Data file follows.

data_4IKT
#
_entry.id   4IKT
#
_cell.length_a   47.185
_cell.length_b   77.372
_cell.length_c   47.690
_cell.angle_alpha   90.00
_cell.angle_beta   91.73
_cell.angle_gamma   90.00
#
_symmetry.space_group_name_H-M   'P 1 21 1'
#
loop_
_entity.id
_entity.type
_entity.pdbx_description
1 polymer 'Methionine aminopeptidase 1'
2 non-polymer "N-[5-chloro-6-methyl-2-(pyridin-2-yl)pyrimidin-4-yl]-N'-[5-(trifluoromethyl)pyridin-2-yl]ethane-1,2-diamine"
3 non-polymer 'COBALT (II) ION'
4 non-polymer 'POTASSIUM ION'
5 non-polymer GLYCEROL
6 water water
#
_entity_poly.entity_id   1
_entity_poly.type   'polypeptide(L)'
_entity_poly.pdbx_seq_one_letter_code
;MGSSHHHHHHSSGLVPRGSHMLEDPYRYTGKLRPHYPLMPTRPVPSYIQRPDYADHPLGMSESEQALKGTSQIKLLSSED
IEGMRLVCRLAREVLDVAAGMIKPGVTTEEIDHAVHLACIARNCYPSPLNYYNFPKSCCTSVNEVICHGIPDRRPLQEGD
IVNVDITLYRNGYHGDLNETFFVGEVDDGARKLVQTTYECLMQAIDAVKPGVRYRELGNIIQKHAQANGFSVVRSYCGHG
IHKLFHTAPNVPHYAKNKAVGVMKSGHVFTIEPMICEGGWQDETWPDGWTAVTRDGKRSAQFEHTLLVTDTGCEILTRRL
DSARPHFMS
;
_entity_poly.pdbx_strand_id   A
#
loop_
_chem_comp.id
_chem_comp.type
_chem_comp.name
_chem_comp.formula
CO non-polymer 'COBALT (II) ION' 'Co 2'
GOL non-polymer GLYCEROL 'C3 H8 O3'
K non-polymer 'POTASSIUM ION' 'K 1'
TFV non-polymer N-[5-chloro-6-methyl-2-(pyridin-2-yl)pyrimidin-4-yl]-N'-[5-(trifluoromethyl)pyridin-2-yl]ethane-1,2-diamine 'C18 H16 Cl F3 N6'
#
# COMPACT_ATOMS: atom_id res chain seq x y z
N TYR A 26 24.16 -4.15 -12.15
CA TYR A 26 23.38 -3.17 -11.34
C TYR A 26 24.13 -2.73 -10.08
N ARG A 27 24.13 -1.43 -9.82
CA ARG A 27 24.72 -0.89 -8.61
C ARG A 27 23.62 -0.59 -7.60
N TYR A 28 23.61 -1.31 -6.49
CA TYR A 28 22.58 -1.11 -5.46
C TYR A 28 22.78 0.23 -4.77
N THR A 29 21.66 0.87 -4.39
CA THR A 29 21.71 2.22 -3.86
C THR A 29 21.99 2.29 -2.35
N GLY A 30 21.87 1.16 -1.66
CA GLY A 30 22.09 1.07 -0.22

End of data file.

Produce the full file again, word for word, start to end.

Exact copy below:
data_4IKT
#
_entry.id   4IKT
#
_cell.length_a   47.185
_cell.length_b   77.372
_cell.length_c   47.690
_cell.angle_alpha   90.00
_cell.angle_beta   91.73
_cell.angle_gamma   90.00
#
_symmetry.space_group_name_H-M   'P 1 21 1'
#
loop_
_entity.id
_entity.type
_entity.pdbx_description
1 polymer 'Methionine aminopeptidase 1'
2 non-polymer "N-[5-chloro-6-methyl-2-(pyridin-2-yl)pyrimidin-4-yl]-N'-[5-(trifluoromethyl)pyridin-2-yl]ethane-1,2-diamine"
3 non-polymer 'COBALT (II) ION'
4 non-polymer 'POTASSIUM ION'
5 non-polymer GLYCEROL
6 water water
#
_entity_poly.entity_id   1
_entity_poly.type   'polypeptide(L)'
_entity_poly.pdbx_seq_one_letter_code
;MGSSHHHHHHSSGLVPRGSHMLEDPYRYTGKLRPHYPLMPTRPVPSYIQRPDYADHPLGMSESEQALKGTSQIKLLSSED
IEGMRLVCRLAREVLDVAAGMIKPGVTTEEIDHAVHLACIARNCYPSPLNYYNFPKSCCTSVNEVICHGIPDRRPLQEGD
IVNVDITLYRNGYHGDLNETFFVGEVDDGARKLVQTTYECLMQAIDAVKPGVRYRELGNIIQKHAQANGFSVVRSYCGHG
IHKLFHTAPNVPHYAKNKAVGVMKSGHVFTIEPMICEGGWQDETWPDGWTAVTRDGKRSAQFEHTLLVTDTGCEILTRRL
DSARPHFMS
;
_entity_poly.pdbx_strand_id   A
#
loop_
_chem_comp.id
_chem_comp.type
_chem_comp.name
_chem_comp.formula
CO non-polymer 'COBALT (II) ION' 'Co 2'
GOL non-polymer GLYCEROL 'C3 H8 O3'
K non-polymer 'POTASSIUM ION' 'K 1'
TFV non-polymer N-[5-chloro-6-methyl-2-(pyridin-2-yl)pyrimidin-4-yl]-N'-[5-(trifluoromethyl)pyridin-2-yl]ethane-1,2-diamine 'C18 H16 Cl F3 N6'
#
# COMPACT_ATOMS: atom_id res chain seq x y z
N TYR A 26 24.16 -4.15 -12.15
CA TYR A 26 23.38 -3.17 -11.34
C TYR A 26 24.13 -2.73 -10.08
N ARG A 27 24.13 -1.43 -9.82
CA ARG A 27 24.72 -0.89 -8.61
C ARG A 27 23.62 -0.59 -7.60
N TYR A 28 23.61 -1.31 -6.49
CA TYR A 28 22.58 -1.11 -5.46
C TYR A 28 22.78 0.23 -4.77
N THR A 29 21.66 0.87 -4.39
CA THR A 29 21.71 2.22 -3.86
C THR A 29 21.99 2.29 -2.35
N GLY A 30 21.87 1.16 -1.66
CA GLY A 30 22.09 1.07 -0.22